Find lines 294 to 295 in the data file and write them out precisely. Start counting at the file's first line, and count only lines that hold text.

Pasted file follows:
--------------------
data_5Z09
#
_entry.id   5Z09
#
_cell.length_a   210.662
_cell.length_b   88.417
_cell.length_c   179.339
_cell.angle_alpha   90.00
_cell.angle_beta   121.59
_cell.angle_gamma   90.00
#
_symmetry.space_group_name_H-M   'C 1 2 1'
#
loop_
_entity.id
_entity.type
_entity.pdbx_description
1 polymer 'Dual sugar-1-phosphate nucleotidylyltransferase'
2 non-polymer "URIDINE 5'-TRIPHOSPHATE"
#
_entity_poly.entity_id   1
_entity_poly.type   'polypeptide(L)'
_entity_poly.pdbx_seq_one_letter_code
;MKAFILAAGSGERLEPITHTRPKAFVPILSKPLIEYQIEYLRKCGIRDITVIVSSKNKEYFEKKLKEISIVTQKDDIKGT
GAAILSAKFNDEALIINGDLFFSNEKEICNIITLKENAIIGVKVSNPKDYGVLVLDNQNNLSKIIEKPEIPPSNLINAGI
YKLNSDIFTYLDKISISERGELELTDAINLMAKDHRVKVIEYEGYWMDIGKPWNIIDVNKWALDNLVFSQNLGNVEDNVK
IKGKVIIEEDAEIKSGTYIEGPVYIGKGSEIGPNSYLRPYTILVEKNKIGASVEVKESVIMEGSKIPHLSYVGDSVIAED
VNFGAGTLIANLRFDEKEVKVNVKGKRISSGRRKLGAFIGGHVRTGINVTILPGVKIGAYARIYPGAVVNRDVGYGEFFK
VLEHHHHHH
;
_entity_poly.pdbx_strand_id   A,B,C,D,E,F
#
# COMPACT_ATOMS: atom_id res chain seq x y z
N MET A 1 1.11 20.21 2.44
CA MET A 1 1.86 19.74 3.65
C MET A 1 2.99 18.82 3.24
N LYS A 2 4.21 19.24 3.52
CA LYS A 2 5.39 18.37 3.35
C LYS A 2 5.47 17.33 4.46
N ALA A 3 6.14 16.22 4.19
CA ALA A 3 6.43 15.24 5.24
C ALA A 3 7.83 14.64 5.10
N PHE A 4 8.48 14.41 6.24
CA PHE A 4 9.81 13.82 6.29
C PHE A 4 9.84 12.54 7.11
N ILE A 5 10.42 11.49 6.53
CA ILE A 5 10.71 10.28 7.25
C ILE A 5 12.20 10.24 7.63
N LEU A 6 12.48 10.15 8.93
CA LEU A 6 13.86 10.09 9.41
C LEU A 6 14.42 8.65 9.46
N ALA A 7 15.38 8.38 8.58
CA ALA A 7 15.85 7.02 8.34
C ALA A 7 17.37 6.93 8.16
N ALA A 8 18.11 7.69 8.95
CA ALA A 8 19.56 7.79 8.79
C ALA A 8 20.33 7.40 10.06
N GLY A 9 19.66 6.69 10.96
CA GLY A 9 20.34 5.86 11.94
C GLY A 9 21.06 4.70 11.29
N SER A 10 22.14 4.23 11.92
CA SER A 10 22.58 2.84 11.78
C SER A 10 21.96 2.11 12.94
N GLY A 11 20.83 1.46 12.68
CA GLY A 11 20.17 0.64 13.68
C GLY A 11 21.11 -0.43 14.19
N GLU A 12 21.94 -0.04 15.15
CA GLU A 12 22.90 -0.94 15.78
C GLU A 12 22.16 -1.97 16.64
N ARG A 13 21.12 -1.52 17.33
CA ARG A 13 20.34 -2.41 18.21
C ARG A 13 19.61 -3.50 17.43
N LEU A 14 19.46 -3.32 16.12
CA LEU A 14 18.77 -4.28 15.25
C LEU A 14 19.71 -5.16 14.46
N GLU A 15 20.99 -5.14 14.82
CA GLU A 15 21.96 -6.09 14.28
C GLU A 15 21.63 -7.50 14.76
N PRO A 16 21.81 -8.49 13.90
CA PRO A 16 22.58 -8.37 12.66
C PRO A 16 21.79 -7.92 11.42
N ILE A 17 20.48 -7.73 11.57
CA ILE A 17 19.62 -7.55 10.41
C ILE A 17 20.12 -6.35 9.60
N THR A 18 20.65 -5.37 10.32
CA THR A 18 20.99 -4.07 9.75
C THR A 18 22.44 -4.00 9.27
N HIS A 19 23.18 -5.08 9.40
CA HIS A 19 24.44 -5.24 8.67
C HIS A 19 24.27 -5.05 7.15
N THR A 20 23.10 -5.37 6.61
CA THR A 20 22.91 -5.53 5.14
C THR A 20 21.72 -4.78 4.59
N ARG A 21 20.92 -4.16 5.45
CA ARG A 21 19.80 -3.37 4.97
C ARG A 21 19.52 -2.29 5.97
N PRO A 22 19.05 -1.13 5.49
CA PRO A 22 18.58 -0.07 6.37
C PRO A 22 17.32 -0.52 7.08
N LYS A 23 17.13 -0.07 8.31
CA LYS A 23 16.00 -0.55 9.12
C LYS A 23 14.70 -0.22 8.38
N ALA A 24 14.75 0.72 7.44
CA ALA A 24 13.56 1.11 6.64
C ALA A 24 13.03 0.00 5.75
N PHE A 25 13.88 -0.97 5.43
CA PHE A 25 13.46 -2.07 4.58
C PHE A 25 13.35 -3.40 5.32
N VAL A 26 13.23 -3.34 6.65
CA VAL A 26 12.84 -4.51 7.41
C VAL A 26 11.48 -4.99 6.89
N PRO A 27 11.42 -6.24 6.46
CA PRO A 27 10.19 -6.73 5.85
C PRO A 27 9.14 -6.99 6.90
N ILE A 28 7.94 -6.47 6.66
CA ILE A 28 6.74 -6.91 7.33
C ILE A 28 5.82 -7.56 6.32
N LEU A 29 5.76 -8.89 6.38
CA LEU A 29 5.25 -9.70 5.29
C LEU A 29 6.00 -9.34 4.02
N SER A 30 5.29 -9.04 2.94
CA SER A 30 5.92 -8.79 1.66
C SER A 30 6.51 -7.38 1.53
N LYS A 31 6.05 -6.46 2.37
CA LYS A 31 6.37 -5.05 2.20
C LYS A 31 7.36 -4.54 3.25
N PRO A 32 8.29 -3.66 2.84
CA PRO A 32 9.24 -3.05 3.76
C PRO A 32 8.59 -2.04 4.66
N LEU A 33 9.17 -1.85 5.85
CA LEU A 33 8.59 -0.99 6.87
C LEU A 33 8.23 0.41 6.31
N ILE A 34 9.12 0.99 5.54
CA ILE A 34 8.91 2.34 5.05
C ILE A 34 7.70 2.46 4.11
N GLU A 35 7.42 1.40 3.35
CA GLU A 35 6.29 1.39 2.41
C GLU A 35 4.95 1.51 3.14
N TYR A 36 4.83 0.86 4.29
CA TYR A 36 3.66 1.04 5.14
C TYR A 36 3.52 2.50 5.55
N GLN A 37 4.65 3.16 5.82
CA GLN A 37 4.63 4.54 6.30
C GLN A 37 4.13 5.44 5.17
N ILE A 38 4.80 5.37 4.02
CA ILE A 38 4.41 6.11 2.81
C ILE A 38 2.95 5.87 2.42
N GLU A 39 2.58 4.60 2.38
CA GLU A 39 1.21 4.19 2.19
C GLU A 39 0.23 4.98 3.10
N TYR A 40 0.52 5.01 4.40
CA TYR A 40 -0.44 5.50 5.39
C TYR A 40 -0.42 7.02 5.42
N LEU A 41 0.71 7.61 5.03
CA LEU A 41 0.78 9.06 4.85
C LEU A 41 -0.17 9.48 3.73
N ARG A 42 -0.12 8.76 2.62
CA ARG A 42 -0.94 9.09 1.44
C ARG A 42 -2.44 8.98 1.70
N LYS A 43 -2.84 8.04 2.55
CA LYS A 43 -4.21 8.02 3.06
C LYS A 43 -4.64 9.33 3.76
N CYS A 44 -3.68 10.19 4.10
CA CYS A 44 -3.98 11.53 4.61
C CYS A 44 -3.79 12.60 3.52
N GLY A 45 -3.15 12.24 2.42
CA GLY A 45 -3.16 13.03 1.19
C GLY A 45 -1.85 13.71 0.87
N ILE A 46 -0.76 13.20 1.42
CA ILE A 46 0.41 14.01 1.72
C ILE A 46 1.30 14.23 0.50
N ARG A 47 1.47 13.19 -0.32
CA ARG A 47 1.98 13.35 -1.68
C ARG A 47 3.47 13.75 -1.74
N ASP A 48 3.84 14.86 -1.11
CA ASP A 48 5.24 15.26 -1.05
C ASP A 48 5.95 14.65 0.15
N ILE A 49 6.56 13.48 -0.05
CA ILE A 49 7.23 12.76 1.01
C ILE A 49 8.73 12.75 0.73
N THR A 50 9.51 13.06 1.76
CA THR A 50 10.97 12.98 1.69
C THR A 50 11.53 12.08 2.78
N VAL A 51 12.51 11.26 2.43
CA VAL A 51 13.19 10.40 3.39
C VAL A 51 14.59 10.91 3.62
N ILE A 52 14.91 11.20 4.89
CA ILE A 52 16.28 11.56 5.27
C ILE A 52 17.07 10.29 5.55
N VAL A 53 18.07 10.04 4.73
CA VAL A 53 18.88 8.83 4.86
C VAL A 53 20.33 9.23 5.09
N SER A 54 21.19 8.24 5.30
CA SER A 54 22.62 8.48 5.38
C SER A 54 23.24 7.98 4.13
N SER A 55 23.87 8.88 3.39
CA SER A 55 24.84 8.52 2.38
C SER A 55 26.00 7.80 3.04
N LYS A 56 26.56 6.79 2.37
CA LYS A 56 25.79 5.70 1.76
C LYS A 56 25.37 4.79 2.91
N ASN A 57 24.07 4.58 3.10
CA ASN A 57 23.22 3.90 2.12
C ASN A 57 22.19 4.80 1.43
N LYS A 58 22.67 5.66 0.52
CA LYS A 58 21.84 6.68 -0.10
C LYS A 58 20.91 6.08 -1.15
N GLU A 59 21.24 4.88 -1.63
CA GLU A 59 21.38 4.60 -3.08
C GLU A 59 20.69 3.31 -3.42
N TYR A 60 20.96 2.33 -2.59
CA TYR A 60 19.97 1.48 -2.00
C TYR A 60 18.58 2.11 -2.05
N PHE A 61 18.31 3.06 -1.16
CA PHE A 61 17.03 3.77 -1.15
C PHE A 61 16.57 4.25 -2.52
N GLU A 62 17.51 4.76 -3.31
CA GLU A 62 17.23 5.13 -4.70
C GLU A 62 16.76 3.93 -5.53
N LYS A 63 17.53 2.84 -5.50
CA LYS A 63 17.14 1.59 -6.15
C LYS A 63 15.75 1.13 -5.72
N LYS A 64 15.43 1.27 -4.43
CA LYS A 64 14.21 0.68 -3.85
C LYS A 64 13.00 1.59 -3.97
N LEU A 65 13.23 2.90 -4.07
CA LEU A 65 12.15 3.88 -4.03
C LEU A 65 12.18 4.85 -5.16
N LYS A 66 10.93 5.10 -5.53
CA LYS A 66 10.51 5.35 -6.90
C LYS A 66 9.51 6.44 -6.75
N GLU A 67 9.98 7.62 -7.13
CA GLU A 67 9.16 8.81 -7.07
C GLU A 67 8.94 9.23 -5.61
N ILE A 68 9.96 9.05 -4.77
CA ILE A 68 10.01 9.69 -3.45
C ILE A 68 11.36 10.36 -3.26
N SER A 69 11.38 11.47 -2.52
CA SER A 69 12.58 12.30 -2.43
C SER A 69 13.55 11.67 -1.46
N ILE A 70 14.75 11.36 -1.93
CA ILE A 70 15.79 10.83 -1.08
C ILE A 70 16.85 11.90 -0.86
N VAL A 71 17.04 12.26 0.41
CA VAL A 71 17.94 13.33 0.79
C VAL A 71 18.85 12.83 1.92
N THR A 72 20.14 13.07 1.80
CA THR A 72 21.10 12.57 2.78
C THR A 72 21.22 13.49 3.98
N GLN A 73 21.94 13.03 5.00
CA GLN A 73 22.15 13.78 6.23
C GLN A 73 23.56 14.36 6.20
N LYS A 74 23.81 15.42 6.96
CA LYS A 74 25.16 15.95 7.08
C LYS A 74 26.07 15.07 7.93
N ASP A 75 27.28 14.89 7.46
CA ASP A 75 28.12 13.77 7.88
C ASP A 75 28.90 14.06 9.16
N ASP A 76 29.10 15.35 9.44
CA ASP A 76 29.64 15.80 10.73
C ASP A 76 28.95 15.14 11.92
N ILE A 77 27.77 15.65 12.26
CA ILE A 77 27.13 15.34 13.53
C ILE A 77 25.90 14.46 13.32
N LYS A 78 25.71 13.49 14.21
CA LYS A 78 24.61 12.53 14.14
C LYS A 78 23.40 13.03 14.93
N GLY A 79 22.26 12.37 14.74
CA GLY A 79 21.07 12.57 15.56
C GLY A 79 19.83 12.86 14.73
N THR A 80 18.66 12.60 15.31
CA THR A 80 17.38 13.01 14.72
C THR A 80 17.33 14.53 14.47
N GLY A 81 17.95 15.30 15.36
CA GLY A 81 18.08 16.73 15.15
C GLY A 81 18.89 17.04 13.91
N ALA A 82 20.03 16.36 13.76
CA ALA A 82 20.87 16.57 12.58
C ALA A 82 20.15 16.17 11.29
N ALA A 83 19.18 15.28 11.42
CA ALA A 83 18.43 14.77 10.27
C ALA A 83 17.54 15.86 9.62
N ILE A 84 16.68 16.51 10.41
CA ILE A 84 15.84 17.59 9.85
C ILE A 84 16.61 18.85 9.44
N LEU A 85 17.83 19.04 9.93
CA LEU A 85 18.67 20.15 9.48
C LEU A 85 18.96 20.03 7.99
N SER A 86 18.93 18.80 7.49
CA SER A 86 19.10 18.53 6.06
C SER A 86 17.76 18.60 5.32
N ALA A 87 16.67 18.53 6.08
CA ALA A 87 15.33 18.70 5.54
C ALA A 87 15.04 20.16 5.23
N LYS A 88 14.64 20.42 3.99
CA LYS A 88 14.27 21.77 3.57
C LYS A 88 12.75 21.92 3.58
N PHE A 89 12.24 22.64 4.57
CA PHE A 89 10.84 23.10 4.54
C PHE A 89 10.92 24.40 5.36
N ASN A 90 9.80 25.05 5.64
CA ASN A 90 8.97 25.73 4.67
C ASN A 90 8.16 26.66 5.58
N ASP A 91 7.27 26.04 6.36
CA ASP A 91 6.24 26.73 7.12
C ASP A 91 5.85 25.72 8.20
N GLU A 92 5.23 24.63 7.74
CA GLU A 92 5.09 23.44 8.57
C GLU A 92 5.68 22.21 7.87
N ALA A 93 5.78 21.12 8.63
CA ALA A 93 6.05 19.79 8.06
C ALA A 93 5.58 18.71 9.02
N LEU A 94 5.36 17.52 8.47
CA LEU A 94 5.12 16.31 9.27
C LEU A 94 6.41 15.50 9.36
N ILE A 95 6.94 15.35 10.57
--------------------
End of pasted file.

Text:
C ALA A 87 15.04 20.16 5.23
N LYS A 88 14.64 20.42 3.99